State and federal courts have dismissed Lucio’s petitions at almost every step of the appeals process. For the prisoner’s lawyers, as well as a majority of judges on a conservative federal court, some of those rejections shine a light on broader problems with the death penalty and how hard it is for courts to overturn even weak convictions.
“To these eyes, this case is a systemic failure, producing a train of injustice which only the hand of the Governor can halt,” Judge Patrick Higginbotham, an appointee of President Ronald Reagan to the conservative U.S. 5th Circuit Court of Appeals, wrote in a footnote of the court’s latest denial for Lucio last month.
Chapter 6: Hollywood joins the cause
Lucio's case has gotten attention from national news organizations and Hollywood.
Kim Kardashian has also expressed support for Lucio and has signed the petition urging Abbott to stop her execution.
"After she called for help, she was taken into custody by the police. Melissa is a survivor of abuse and domestic violence herself and after being interrogated for hours and falsely pleaded guilty. She wanted the interrogation to end, but police made her words out to be a confession," Kardashian wrote.
She goes on to say that she signed a petition herself, urging Gov. Greg Abbott to stop Lucio's execution, which is scheduled for April 27.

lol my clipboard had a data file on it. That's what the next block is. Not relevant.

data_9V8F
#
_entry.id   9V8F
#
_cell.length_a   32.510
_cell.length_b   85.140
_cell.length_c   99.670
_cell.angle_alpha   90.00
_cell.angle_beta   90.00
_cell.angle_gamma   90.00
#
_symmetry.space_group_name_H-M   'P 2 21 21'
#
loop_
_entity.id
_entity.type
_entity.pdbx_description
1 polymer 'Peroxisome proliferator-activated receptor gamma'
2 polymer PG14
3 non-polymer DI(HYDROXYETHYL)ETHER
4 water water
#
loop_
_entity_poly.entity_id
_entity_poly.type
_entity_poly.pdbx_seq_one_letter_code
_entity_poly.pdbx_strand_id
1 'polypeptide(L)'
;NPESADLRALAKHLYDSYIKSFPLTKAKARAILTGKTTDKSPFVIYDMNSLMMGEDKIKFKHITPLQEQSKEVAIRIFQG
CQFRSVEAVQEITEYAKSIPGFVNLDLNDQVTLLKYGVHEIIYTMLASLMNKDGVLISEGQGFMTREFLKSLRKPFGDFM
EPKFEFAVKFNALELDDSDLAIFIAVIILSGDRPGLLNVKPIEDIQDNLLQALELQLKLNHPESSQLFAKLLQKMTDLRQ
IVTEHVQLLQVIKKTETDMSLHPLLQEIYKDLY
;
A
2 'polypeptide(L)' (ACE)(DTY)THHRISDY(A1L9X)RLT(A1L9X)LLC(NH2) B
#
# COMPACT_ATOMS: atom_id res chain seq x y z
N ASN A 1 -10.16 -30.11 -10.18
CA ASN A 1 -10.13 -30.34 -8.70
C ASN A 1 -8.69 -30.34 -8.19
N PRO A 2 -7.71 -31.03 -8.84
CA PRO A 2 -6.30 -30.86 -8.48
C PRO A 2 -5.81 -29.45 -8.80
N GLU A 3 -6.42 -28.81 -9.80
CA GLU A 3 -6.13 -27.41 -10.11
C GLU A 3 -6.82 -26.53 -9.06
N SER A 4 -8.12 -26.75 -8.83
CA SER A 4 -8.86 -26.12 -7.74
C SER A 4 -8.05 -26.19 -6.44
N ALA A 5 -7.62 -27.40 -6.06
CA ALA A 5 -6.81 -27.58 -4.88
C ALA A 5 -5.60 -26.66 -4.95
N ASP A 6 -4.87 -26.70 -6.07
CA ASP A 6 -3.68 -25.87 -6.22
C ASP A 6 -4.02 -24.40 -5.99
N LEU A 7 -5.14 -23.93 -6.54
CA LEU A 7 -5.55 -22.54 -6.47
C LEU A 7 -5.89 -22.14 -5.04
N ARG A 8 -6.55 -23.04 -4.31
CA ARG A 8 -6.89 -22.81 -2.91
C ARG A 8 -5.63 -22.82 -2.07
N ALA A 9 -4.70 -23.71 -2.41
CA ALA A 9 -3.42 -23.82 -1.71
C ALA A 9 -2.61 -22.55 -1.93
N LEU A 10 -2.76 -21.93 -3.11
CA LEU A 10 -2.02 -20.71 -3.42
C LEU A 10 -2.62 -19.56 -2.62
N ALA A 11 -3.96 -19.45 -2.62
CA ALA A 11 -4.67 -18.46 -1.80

"It’s stories like Melissa’s that make me speak so loud about the death penalty in general and why it should be banned when innocent people are suffering," said Kardashian.
Kardashian, who has been studying law, passed California's first bar exam in December of 2021, according to CNN, and has spoken on behalf of other prisoners.
Chapter 1: 'I know she's innocent
Lucio's children, siblings, and mother are traveling the state and working tirelessly to shine the spotlight on her case.
"I mean, I believe God is the one that’s pushing me. I mean, I’m running on fumes," John Lucio told KHOU 11 News reporter Melissa Correa after testifying at the hearing.
John, who was 15 when his youngest sister died, believes his mother is innocent -- not only of causing Mariah's death but of abusing her.
"I know she's innocent," John said. "My mother was a woman that lacked discipline in our family, which we very much needed. She didn't know what discipline was. We were spoiled kids. She was not a woman of abuse."
John said his mother's defense attorney did a poor job and believes there was corruption involved in her case.
"I mean, if we had the money, my mother wouldn’t be on death row," John said.
He said his mother has received thousands of letters and she's thankful for the support. She was stunned to learn that Kardashian has been advocating on her behalf.
"She was like, 'Mijo stop lying. Stop playing,'" John told us. "She was just in shock. She was amazed. She was just in awe."
He said his mother, who gets dozens of letters of support daily from all over the world, is praying for her supporters and wishes she could respond to them all.
As the clock ticks toward April 27, Lucio and are loved ones are praying that the people in power are paying attention and will take action before it's too late.
The Texas Tribune contributed to this report.